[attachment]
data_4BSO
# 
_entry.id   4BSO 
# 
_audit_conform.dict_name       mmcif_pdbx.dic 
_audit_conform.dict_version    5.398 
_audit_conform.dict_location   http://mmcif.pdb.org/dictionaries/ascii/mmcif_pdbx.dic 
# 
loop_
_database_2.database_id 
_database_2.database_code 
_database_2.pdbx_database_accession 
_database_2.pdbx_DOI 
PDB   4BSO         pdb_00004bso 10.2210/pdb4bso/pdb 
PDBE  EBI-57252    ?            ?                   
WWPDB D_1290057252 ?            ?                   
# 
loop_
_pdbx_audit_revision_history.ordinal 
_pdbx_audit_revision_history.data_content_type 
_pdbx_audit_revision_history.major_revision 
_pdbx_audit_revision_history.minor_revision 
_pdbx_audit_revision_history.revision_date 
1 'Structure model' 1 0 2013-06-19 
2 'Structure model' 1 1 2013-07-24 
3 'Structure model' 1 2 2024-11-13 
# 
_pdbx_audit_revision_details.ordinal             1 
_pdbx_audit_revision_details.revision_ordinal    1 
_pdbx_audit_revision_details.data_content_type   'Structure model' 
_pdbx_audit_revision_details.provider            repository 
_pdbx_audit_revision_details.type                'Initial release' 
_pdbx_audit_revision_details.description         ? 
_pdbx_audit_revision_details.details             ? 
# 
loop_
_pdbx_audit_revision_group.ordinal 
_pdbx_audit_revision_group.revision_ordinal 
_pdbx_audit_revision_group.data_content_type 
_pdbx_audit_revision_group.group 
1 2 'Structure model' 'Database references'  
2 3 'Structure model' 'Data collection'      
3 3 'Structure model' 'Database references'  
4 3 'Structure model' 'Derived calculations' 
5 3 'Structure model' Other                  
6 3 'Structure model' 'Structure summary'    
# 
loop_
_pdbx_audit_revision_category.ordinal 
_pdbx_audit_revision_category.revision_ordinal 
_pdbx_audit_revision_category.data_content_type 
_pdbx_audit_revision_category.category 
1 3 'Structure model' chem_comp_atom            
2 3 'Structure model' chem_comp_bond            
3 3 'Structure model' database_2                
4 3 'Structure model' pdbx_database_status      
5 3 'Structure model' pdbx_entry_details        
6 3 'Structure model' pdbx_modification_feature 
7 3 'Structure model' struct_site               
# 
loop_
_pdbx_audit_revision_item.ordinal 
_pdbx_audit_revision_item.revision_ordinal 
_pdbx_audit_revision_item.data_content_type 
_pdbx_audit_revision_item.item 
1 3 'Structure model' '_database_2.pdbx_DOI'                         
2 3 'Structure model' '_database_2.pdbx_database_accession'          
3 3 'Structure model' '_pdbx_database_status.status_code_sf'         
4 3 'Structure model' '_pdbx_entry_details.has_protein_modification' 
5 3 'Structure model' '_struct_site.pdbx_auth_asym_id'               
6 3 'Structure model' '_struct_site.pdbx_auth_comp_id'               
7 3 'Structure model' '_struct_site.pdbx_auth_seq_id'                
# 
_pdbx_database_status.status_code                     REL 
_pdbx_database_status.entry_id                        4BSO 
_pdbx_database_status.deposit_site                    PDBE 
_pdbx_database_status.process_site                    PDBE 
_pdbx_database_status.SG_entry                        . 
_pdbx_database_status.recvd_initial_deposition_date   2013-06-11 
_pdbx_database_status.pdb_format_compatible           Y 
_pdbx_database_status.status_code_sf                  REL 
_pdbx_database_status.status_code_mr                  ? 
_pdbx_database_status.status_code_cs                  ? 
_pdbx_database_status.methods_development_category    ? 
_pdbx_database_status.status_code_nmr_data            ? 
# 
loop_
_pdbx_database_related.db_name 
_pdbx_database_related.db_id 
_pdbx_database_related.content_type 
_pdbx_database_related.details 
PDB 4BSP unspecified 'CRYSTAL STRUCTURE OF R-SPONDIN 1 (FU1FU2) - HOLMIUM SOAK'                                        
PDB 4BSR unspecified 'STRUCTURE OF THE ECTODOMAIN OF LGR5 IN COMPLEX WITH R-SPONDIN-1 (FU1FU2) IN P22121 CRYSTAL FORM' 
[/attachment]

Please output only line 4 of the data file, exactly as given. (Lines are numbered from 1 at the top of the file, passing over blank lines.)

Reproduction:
# 